teaser's Avatar
teaser teaser is online now
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Posts: 13,104
 
Plan: mostly milkfat
Stats: 190/152.4/154 Male 67inches
BF:
Progress: 104%
Location: Ontario
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I said universal glucose requirement. And I meant it. To be clear, I meant dietary requirement.



Quote:
Well, there are glycogen storage diseases and deficiencies in fat and ketone metabolism that can make glucose essential. The sort of universal glucose requirement that Paul Jaminet pushes doesn't seem to have much to support it though.

When somebody does better with a Perfect Health or other moderate carb approach vs. Atkins or something more ketogenic, it's hard to say that the carbohydrate is what made the difference. Even if the additional carbohydrate comes from something like white rice, there's a lot of nutrition coming along for the ride along with the carbohydrate. I guess a study with pure white sugar or starch might help prove if there's such a thing as a glucose deficiency (in a more common sense).


Like I said here, somebody adds rice, or potato, does better--they aren't eating pure carbohydrate. There's a lot of other stuff in there, that isn't a pure experiment, it doesn't establish that a person is doing better because of the starch or sugar rather than from any number of other nutrients that might have a benefit.

Or even if a person does do better, when carbohydrate is added in--why will some thrive on a ketogenic diet, and some not? Those other nutrients might come into play again, a person could lack the nutritional support that would allow them to thrive on a ketogenic ratio. This view might not have anything more to support it than the view that carbohydrate is an essential nutrient. But that's the point, more carefully controlled experiments are needed to be certain why something works.

Going in, I did nothing to deny the anecdotal/clinical evidence that some people do better with more carbohydrate. I only denied that it was established that the carbohydrate itself was the determining factor. So, do I deny that people not doing well on a ketogenic diet should try something else, if it's worked for other people? Of course not. Very often we know what works before we know why it works. We should do what works.

The use of the ketogenic diet in epilepsy doesn't really suggest that dietary carbohydrate is a requirement. An infant's brain takes up 50 percent of resting metabolism, an adult's 20 percent. I'd expect glucose deficiency issues to show up there, before it showed up in an adult population. Nutrient deficiencies do show up sometimes, which isn't surprising--it is a very restricted diet, at that high a fat percentage, I do think you have to be more careful about where you're getting your vitamins, minerals, phytonutrients. There's also some stunted growth--but protein restriction itself would predict that.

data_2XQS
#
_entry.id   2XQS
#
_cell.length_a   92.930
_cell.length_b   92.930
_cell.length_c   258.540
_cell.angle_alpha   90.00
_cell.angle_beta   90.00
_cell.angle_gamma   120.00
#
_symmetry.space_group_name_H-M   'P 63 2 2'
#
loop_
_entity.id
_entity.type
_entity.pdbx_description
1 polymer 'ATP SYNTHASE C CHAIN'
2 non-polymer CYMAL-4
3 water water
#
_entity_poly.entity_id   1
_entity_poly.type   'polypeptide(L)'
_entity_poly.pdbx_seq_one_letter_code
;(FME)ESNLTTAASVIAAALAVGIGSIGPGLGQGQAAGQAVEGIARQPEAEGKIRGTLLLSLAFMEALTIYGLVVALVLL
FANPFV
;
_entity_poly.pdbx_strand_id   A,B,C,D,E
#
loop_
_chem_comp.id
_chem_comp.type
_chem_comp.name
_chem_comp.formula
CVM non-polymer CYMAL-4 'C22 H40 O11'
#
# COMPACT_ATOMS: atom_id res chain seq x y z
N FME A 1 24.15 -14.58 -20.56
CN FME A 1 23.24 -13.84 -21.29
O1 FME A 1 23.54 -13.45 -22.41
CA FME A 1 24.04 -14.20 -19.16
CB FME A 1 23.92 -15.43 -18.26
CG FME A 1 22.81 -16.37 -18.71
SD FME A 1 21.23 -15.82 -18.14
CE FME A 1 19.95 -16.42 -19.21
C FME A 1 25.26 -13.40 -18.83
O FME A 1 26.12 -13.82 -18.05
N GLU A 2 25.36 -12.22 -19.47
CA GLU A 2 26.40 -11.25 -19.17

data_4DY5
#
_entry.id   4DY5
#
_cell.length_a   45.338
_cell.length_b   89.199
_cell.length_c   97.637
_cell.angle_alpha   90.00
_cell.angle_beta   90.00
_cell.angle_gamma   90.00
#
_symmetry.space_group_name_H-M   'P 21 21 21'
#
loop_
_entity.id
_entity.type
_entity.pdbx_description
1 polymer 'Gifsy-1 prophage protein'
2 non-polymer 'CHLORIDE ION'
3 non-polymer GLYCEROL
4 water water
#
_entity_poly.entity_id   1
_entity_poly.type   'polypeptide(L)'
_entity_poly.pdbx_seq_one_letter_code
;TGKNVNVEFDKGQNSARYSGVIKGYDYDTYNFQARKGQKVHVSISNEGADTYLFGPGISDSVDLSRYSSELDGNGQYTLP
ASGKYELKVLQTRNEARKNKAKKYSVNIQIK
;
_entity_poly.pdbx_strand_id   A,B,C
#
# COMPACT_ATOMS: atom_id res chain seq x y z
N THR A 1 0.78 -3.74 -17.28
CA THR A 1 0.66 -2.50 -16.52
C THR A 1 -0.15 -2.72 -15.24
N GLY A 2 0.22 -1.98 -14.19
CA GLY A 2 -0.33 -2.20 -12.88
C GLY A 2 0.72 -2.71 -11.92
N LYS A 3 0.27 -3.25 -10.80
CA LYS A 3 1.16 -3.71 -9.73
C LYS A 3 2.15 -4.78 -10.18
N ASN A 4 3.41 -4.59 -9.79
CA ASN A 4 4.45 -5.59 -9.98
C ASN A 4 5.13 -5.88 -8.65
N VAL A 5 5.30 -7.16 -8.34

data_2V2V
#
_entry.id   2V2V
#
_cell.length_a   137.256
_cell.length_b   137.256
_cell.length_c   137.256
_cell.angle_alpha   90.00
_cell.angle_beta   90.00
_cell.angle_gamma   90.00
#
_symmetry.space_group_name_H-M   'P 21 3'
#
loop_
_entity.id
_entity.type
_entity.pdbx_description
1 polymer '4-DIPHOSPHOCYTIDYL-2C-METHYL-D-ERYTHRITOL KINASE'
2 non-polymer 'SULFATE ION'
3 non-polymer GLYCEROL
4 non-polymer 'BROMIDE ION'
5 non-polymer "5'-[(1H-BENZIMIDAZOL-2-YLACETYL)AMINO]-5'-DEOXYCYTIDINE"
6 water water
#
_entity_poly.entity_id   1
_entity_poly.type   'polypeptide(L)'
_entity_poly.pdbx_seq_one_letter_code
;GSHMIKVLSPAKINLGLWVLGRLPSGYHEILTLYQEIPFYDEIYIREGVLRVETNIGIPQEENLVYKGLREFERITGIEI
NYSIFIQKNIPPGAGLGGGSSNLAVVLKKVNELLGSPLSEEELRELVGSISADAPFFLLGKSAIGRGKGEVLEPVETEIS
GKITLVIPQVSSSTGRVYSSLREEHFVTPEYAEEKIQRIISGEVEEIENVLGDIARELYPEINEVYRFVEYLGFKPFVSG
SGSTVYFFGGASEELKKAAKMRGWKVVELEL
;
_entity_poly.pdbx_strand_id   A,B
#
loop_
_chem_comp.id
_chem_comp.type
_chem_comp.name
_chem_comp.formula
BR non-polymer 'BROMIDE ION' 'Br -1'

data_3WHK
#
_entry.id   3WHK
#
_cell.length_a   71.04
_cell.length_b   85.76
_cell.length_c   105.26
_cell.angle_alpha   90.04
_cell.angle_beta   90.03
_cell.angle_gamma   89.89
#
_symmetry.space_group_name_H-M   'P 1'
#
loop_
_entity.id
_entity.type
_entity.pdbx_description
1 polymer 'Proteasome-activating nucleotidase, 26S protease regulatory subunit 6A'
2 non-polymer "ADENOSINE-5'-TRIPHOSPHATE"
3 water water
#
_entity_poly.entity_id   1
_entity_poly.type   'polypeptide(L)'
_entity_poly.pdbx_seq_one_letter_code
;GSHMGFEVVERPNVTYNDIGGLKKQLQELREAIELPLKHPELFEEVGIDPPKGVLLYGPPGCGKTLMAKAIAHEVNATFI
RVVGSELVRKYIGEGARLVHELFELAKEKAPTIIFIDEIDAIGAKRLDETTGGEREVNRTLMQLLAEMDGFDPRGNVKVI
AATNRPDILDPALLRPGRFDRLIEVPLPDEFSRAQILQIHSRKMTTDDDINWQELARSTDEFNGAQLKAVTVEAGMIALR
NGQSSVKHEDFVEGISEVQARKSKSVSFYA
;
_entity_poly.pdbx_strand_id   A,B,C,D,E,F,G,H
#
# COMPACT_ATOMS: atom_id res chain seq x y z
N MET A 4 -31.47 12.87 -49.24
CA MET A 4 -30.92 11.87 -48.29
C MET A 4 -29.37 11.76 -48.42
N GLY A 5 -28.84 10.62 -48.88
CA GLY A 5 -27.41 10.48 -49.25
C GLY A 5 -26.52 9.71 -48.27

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  #27   ^
Old Tue, May-19-15, 13:49
HappyLC's Avatar
HappyLC HappyLC is offline
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Posts: 1,808
 
Plan: Atkins
Stats: 212/177/135 Female 66.75
BF:
Progress: 45%
Location: Long Island, NY
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Quote:
Originally Posted by 64dodger
Sweden has become the first Western nation to develop national dietary guidelines that reject the popular low-fat diet dogma in favor of low-carb high-fat nutrition advice


I've seen this everywhere, but I'm not sure it's true.

https://experiencelife.com/newsflas...fat-guidelines/

Quote:
When we contacted Anna Karin Lindroos, PhD, a nutritionist at Sweden’s National Food Agency, to ask about the new guidelines, she set the record straight: “Sweden does not have any guidelines on low-carb-high-fat diets. The information that Sweden has guidelines on low-carb-high-fat diets is based on incorrect information circulating on the Internet.”
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  #28   ^
Old Sat, May-23-15, 06:16
JEY100's Avatar
JEY100 JEY100 is online now
To Good Health!
Posts: 10,609
 
Plan: IF Fung/LC Westman/Primal
Stats: 222/171/169 Female 5' 9"
BF:45%/25.3%/24%
Progress: 96%
Location: NC
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Sam Feltham interviews Dr. Hallberg:

http://live.smashthefat.com/ignorin...ype-2-diabetes/
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  #29   ^
Old Sat, Jun-06-15, 08:08
JEY100's Avatar
JEY100 JEY100 is online now
To Good Health!
Posts: 10,609
 
Plan: IF Fung/LC Westman/Primal
Stats: 222/171/169 Female 5' 9"
BF:45%/25.3%/24%
Progress: 96%
Location: NC
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For fans of this TEDTalk, we aren't alone, it went over 100,000 views in one month.
Dr Hallberg has started a new Friday feature of a Tutoring Session with video answers to readers questions. First question is on cholesterol panel after switching to a LCHF diet and vegan diets. You can submit questions via her FB page.
On her website:
http://fitteru.us
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  #30   ^
Old Sun, Jun-21-15, 05:40
JEY100's Avatar
JEY100 JEY100 is online now
To Good Health!
Posts: 10,609
 
Plan: IF Fung/LC Westman/Primal
Stats: 222/171/169 Female 5' 9"
BF:45%/25.3%/24%
Progress: 96%
Location: NC
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Link to post with study results of her IU program vs. the standard ADA plan.

http://forum.lowcarber.org/showthre...194#post9020194

The talk is up to 160K views in less than 2 months. Hope the study results will be added to her website.